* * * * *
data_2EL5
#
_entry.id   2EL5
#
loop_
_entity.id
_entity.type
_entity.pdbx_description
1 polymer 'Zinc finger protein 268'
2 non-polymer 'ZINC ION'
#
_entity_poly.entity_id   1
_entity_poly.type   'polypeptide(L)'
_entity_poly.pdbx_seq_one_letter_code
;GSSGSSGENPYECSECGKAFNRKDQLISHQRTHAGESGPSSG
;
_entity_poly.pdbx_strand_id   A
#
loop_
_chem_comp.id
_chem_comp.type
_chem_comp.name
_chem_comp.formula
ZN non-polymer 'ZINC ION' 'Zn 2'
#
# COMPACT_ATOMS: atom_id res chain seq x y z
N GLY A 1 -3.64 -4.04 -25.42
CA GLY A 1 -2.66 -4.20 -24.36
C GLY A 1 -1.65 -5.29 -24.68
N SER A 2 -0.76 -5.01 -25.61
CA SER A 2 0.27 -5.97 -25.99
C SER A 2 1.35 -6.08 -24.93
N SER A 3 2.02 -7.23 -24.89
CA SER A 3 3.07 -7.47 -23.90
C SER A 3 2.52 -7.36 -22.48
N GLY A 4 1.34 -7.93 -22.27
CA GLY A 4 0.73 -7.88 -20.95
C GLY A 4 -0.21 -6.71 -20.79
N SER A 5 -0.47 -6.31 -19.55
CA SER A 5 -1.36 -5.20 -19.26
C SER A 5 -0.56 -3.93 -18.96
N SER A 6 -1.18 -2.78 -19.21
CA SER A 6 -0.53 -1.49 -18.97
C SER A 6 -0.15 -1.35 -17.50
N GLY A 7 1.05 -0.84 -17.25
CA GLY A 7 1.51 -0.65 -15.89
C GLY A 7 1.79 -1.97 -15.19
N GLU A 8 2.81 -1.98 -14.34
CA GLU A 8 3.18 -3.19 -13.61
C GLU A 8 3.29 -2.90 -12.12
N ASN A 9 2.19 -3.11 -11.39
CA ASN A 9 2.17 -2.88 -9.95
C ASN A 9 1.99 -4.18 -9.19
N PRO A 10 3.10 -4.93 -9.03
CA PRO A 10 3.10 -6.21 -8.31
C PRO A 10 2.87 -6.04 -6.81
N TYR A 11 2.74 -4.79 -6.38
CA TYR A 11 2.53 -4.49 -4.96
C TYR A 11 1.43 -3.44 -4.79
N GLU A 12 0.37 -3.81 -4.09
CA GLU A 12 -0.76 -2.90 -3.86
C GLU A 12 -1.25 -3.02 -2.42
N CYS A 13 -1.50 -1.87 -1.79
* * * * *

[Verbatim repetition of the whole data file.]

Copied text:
data_2EL5
#
_entry.id   2EL5
#
loop_
_entity.id
_entity.type
_entity.pdbx_description
1 polymer 'Zinc finger protein 268'
2 non-polymer 'ZINC ION'
#
_entity_poly.entity_id   1
_entity_poly.type   'polypeptide(L)'
_entity_poly.pdbx_seq_one_letter_code
;GSSGSSGENPYECSECGKAFNRKDQLISHQRTHAGESGPSSG
;
_entity_poly.pdbx_strand_id   A
#
loop_
_chem_comp.id
_chem_comp.type
_chem_comp.name
_chem_comp.formula
ZN non-polymer 'ZINC ION' 'Zn 2'
#
# COMPACT_ATOMS: atom_id res chain seq x y z
N GLY A 1 -3.64 -4.04 -25.42
CA GLY A 1 -2.66 -4.20 -24.36
C GLY A 1 -1.65 -5.29 -24.68
N SER A 2 -0.76 -5.01 -25.61
CA SER A 2 0.27 -5.97 -25.99
C SER A 2 1.35 -6.08 -24.93
N SER A 3 2.02 -7.23 -24.89
CA SER A 3 3.07 -7.47 -23.90
C SER A 3 2.52 -7.36 -22.48
N GLY A 4 1.34 -7.93 -22.27
CA GLY A 4 0.73 -7.88 -20.95
C GLY A 4 -0.21 -6.71 -20.79
N SER A 5 -0.47 -6.31 -19.55
CA SER A 5 -1.36 -5.20 -19.26
C SER A 5 -0.56 -3.93 -18.96
N SER A 6 -1.18 -2.78 -19.21
CA SER A 6 -0.53 -1.49 -18.97
C SER A 6 -0.15 -1.35 -17.50
N GLY A 7 1.05 -0.84 -17.25
CA GLY A 7 1.51 -0.65 -15.89
C GLY A 7 1.79 -1.97 -15.19
N GLU A 8 2.81 -1.98 -14.34
CA GLU A 8 3.18 -3.19 -13.61
C GLU A 8 3.29 -2.90 -12.12
N ASN A 9 2.19 -3.11 -11.39
CA ASN A 9 2.17 -2.88 -9.95
C ASN A 9 1.99 -4.18 -9.19
N PRO A 10 3.10 -4.93 -9.03
CA PRO A 10 3.10 -6.21 -8.31
C PRO A 10 2.87 -6.04 -6.81
N TYR A 11 2.74 -4.79 -6.38
CA TYR A 11 2.53 -4.49 -4.96
C TYR A 11 1.43 -3.44 -4.79
N GLU A 12 0.37 -3.81 -4.09
CA GLU A 12 -0.76 -2.90 -3.86
C GLU A 12 -1.25 -3.02 -2.42
N CYS A 13 -1.50 -1.87 -1.79